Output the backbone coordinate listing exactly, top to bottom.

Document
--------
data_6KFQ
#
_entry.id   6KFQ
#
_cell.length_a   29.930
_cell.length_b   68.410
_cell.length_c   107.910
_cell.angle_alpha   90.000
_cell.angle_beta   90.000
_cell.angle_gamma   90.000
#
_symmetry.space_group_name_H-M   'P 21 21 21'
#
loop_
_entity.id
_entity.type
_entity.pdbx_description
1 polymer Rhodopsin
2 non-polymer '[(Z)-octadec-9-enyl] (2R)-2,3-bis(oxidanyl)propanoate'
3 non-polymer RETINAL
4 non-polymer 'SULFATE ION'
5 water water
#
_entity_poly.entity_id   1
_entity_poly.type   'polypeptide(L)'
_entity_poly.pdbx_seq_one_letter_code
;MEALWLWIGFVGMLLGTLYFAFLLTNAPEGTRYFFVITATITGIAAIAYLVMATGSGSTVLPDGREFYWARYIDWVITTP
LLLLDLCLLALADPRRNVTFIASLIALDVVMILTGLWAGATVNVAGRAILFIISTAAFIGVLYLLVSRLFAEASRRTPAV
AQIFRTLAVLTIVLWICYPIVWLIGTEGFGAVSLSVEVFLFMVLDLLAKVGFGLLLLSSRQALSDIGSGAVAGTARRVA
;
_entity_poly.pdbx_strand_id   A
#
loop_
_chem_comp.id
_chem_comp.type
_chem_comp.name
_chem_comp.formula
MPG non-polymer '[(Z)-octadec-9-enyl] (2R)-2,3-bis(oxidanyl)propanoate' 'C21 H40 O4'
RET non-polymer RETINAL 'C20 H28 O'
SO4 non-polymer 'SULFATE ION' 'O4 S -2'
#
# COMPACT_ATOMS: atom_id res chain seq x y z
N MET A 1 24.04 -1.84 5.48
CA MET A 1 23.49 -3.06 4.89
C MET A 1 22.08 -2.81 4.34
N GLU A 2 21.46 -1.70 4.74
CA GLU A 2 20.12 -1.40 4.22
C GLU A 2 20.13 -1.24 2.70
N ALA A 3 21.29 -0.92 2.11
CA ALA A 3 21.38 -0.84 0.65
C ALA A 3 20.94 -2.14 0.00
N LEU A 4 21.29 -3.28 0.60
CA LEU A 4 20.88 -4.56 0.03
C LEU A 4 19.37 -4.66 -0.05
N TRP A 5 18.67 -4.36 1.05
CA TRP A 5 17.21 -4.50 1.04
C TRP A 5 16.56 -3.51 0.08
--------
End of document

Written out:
data_6KFQ
#
_entry.id   6KFQ
#
_cell.length_a   29.930
_cell.length_b   68.410
_cell.length_c   107.910
_cell.angle_alpha   90.000
_cell.angle_beta   90.000
_cell.angle_gamma   90.000
#
_symmetry.space_group_name_H-M   'P 21 21 21'
#
loop_
_entity.id
_entity.type
_entity.pdbx_description
1 polymer Rhodopsin
2 non-polymer '[(Z)-octadec-9-enyl] (2R)-2,3-bis(oxidanyl)propanoate'
3 non-polymer RETINAL
4 non-polymer 'SULFATE ION'
5 water water
#
_entity_poly.entity_id   1
_entity_poly.type   'polypeptide(L)'
_entity_poly.pdbx_seq_one_letter_code
;MEALWLWIGFVGMLLGTLYFAFLLTNAPEGTRYFFVITATITGIAAIAYLVMATGSGSTVLPDGREFYWARYIDWVITTP
LLLLDLCLLALADPRRNVTFIASLIALDVVMILTGLWAGATVNVAGRAILFIISTAAFIGVLYLLVSRLFAEASRRTPAV
AQIFRTLAVLTIVLWICYPIVWLIGTEGFGAVSLSVEVFLFMVLDLLAKVGFGLLLLSSRQALSDIGSGAVAGTARRVA
;
_entity_poly.pdbx_strand_id   A
#
loop_
_chem_comp.id
_chem_comp.type
_chem_comp.name
_chem_comp.formula
MPG non-polymer '[(Z)-octadec-9-enyl] (2R)-2,3-bis(oxidanyl)propanoate' 'C21 H40 O4'
RET non-polymer RETINAL 'C20 H28 O'
SO4 non-polymer 'SULFATE ION' 'O4 S -2'
#
# COMPACT_ATOMS: atom_id res chain seq x y z
N MET A 1 24.04 -1.84 5.48
CA MET A 1 23.49 -3.06 4.89
C MET A 1 22.08 -2.81 4.34
N GLU A 2 21.46 -1.70 4.74
CA GLU A 2 20.12 -1.40 4.22
C GLU A 2 20.13 -1.24 2.70
N ALA A 3 21.29 -0.92 2.11
CA ALA A 3 21.38 -0.84 0.65
C ALA A 3 20.94 -2.14 0.00
N LEU A 4 21.29 -3.28 0.60
CA LEU A 4 20.88 -4.56 0.03
C LEU A 4 19.37 -4.66 -0.05
N TRP A 5 18.67 -4.36 1.05
CA TRP A 5 17.21 -4.50 1.04
C TRP A 5 16.56 -3.51 0.08